Let’s now consider an alternative method. We can say that 𝐴 and 𝐵 are directly proportional, if 𝐴 sub one to 𝐵 sub one equals 𝐴 sub two to 𝐵 sub two. And 𝐴 sub one over 𝐵 sub one equals 𝐴 sub two over 𝐵 sub two. Our subscripts of one and two here refer to the values of 𝐴 and 𝐵 in two different situations. So if we want to write our 75 words in three minutes as a fraction, we could write this simply as 75 over three. We can put this equal to 𝑥 over four, where 𝑥 refers to the number of words. We can then solve for 𝑥 by cross multiplying. We’re taking the cross product. We can start by writing 75 times four equals three times 𝑥. We can evaluate 75 times four as 300. And three times 𝑥 can be written as three 𝑥. To find 𝑥 by itself then, we must divide both sides of our equation by three giving us 100 equals 𝑥. So now, we know that our unknown 𝑥, the number of words, is 100 words. Using either of these methods then, we’ve established that Charlotte would type 100 words in four minutes.

Let’s take a look at another example where we can use a fraction to help us solve the proportion.

An area of land is shared between two people in the ratio 13 to 10. The first person share is 81 square metres larger than the second person’s. What is the total area of land?

In this question, we have a proportional relationship between the first person share and the second person share. When we have a proportion relationship between two values 𝐴 and 𝐵, we can say that 𝐴 sub one to 𝐵 sub one equals 𝐴 sub two to 𝐵 sub two. And 𝐴 sub one over 𝐵 sub one equals 𝐴 sub two over 𝐵 sub two. The values of 𝐴 sub one and 𝐵 sub one refer to the quantities of 𝐴 and 𝐵 in the first situation. And 𝐴 sub two and 𝐵 sub two refer to the values of the quantity in a second situation. So let’s start by taking our ratio of 13 to 10 and writing it in a fractional form like we can see in the definition which would be 13 over 10.

For the second equivalent fraction, we need a way to note that the first person share is 81 square metres larger than the second person’s. So let’s use a value 𝑥 to represent the size of the second person share of land. When the first person share is 81 square metres larger, we could write this as 𝑥 plus 81. So now, we need to solve this equation to find 𝑥. We can begin by taking the cross product giving us 10 times 𝑥 plus 81 equals 13 times 𝑥.

We then multiply the 10 by each term in the parenthesis, starting with 10 times 𝑥, which is 10 𝑥, and then 10 times 81, which is 810. And we can write our 13 times 𝑥 as 13 𝑥. We can continue then by subtracting 10𝑥 from both sides of our equation, giving us 810 equal three 𝑥, since 13𝑥 take away 10𝑥 is three 𝑥. To find 𝑥, we divide both sides of our equation by three. So 𝑥 equals 270 square metres. So now, we know that the second person share, the value 𝑥, is 270 square metres. To find the first person share, we would work out 270 plus 81, which is 351 square metres. We now need to work out the total area of land. So we add 351 and 270 giving us 621 square metres.

In the next question, we’ll see an example of a different kind of proportion question. We’ll need to be very careful to apply good reasoning as well as good mathematical skills.

It took three people two and one-third hours to paint a large room. How long would it take six people to paint the same room assuming that they all work at the same rate?

Let’s start by considering this as a ratio of the people to the time taken. So for three people, taking two and third hours to paint a room, we could write this as the ratio three to two and a third. We need to work out for six people how long will it take to paint the same room. It would be very easy to think we must simply multiply by two. However, we need to think carefully about the problem that’s presented. If we were painting a room and we asked someone to help us, would we expect it to take a longer time or a shorter time? We’d would expect that more people would mean that the time taken would be less. Here, we have an example of an indirect proportion. In an indirect proportion, as one variable increases, the other variable decreases. Here, as the number of people increases, the time taken would actually decrease.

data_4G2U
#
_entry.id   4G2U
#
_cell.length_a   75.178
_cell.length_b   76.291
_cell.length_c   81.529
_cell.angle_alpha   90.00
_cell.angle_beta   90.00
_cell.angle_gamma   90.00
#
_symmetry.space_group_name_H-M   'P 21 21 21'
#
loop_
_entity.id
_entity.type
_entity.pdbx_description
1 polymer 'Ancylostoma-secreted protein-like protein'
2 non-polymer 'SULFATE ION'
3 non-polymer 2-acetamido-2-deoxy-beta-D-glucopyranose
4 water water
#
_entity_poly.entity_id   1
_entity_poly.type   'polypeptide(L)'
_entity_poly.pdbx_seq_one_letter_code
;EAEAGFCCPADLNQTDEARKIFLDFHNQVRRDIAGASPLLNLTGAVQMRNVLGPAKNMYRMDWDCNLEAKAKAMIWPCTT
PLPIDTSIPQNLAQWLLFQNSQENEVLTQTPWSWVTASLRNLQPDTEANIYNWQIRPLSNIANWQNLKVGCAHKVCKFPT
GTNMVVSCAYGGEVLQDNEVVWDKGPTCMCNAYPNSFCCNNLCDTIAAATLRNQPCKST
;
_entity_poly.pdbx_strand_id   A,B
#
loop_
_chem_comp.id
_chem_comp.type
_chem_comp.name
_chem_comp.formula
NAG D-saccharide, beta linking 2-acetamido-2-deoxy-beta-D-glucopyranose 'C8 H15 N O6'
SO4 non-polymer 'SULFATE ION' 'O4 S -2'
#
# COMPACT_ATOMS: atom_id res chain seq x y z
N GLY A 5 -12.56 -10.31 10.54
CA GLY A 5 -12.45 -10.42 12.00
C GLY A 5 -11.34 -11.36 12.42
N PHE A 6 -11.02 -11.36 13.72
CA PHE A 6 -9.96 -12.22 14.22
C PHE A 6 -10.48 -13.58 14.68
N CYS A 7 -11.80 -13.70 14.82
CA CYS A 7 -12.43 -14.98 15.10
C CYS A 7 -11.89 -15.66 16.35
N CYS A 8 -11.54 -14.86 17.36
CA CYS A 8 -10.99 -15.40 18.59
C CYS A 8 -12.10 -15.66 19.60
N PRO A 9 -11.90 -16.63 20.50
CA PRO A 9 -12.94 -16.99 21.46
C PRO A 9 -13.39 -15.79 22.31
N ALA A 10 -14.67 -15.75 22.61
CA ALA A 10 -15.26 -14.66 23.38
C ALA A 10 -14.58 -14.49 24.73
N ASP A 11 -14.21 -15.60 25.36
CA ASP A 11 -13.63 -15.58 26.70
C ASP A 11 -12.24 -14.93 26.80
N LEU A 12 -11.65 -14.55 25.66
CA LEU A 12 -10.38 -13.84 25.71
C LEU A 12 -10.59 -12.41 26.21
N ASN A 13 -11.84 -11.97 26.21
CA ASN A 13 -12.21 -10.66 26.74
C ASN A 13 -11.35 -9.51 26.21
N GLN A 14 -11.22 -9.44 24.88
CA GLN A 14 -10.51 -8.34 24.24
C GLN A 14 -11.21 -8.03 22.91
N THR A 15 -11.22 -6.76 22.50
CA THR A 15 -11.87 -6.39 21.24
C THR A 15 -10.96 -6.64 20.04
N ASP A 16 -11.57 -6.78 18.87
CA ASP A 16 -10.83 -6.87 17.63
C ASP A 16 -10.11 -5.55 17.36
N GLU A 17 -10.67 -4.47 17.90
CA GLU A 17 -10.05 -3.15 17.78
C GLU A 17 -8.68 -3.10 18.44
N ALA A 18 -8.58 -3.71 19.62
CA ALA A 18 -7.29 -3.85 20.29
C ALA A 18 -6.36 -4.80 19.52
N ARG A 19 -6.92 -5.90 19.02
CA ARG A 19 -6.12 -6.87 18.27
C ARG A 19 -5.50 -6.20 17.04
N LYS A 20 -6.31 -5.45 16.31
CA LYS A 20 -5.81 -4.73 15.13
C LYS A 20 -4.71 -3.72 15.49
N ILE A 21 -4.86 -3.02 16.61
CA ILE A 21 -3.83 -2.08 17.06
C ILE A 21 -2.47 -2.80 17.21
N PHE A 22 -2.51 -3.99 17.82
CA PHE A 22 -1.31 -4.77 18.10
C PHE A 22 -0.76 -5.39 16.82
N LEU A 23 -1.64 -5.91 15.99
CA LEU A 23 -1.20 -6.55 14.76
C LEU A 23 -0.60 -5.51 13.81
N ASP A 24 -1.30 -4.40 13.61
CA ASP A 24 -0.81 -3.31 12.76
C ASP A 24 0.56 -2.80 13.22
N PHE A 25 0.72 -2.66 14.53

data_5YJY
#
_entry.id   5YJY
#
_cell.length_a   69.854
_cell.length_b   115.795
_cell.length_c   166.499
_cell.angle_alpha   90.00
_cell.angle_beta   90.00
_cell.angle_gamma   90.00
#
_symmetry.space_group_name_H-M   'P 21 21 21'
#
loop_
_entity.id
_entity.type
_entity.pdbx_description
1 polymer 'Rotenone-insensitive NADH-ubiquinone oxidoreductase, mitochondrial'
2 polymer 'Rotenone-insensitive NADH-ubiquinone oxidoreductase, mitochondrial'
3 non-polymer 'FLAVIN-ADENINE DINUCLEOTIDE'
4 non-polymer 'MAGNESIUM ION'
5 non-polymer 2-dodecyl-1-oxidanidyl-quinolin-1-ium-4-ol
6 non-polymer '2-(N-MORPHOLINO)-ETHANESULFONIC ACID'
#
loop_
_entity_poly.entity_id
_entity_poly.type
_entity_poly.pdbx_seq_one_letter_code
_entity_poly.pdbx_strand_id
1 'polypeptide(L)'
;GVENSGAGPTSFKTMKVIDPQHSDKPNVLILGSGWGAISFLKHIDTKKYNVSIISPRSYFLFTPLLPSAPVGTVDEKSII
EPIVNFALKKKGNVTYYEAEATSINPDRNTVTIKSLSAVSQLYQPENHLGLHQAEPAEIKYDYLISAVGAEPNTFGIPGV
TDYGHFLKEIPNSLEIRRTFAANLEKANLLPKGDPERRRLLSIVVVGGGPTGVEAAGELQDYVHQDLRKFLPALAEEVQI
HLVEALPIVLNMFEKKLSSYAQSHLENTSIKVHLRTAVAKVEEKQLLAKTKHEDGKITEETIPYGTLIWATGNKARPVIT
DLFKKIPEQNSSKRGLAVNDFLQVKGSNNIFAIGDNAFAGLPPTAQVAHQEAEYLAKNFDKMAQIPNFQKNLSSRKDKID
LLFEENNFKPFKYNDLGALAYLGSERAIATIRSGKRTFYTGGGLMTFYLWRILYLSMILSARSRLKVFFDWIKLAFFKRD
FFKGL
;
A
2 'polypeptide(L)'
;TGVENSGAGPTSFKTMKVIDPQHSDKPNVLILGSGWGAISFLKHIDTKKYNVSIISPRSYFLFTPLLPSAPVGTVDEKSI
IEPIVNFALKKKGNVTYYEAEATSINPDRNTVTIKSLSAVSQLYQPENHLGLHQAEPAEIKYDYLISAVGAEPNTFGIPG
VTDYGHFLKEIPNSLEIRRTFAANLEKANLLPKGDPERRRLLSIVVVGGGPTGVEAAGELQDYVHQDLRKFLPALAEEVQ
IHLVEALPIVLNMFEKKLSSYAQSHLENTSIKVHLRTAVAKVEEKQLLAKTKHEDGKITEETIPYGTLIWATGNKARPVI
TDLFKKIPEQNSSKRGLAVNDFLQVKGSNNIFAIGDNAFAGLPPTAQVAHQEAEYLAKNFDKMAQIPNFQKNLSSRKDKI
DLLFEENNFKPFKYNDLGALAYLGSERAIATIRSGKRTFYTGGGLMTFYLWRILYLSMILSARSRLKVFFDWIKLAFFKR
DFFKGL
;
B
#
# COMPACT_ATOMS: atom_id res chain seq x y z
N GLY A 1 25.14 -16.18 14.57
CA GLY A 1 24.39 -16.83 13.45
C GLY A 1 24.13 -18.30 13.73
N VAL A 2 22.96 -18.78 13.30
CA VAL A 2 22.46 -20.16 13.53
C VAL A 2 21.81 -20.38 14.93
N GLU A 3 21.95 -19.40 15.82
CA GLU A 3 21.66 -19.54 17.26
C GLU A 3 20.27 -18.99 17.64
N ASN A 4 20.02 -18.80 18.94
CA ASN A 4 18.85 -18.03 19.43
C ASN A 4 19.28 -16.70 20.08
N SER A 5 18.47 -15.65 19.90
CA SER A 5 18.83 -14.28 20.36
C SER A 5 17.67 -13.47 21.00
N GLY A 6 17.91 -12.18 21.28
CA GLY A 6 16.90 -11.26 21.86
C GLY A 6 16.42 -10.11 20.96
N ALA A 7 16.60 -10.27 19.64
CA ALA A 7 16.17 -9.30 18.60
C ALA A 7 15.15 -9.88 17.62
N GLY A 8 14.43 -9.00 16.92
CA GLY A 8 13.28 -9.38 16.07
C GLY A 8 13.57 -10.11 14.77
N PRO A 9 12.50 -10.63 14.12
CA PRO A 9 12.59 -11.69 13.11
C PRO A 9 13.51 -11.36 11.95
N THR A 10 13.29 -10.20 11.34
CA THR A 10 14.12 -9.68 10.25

So to answer this question, let’s take the variable 𝑡 to represent the time taken. We can write that three times two and a third equals six times 𝑡. The left-hand side of our equation represents the total time taken by our three people spending two and a third hours each painting the room. We can simplify our equation by writing three times seven over three equals six 𝑡, since our mixed member fraction two and a third becomes seven over three as an improper fraction. Since our threes on the left-hand side will cancel, we then have seven equals six 𝑡. To find 𝑡 then, we can divide both sides of our equation by six giving us seven over six. We could also write this as one and one-sixth. So our final answer then is that it takes six people one and one-sixth hours to paint the room.

Let’s check our answer by considering this indirect proportion. We know that it takes three people two and a third hours to paint the room. We know that we’re considering six people and we must multiply three by two to get six. The time taken by three people is two and a third hours. And we’ve established that we don’t multiply this value by two. However, since there is an indirect proportion, the values are still proportional in some way. The inverse of multiplying by two would be dividing by two, which is equivalent to multiplying by a half. So when we divide two and a third by two, we would get one and one-sixth hours, which would confirm our original answer of one and a sixth hours.

Now, let’s summarise the key points we’ve learned in this video. Quantities 𝐴 and 𝐵 are directly proportional if, in a given situation, the quantity of 𝐴 is 𝐴 sub one and 𝐵 is 𝐵 sub one. And in a different situation, the quantity of 𝐴 is 𝐴 sub two and of 𝐵 is 𝐵 sub two. Then 𝐴 sub one to 𝐵 sub one equals 𝐴 sub two to 𝐵 sub two. and 𝐴 sub one over 𝐵 sub one equals 𝐴 sub two over 𝐵 sub two. We could summarise this by saying two quantities are directly proportional if their ratios are equivalent.

We also learned about the unit rate, which is a two-term ratio where the second term is one. We also saw an example of a question involving indirect proportion, which is when one variable increases, the other variable decreases. So when we’re answering a question on proportion, we need to be careful to use our logic and reasoning skills as well. Since in a question involving a relationship with indirect proportion then the rules of direct proportion would not apply to them.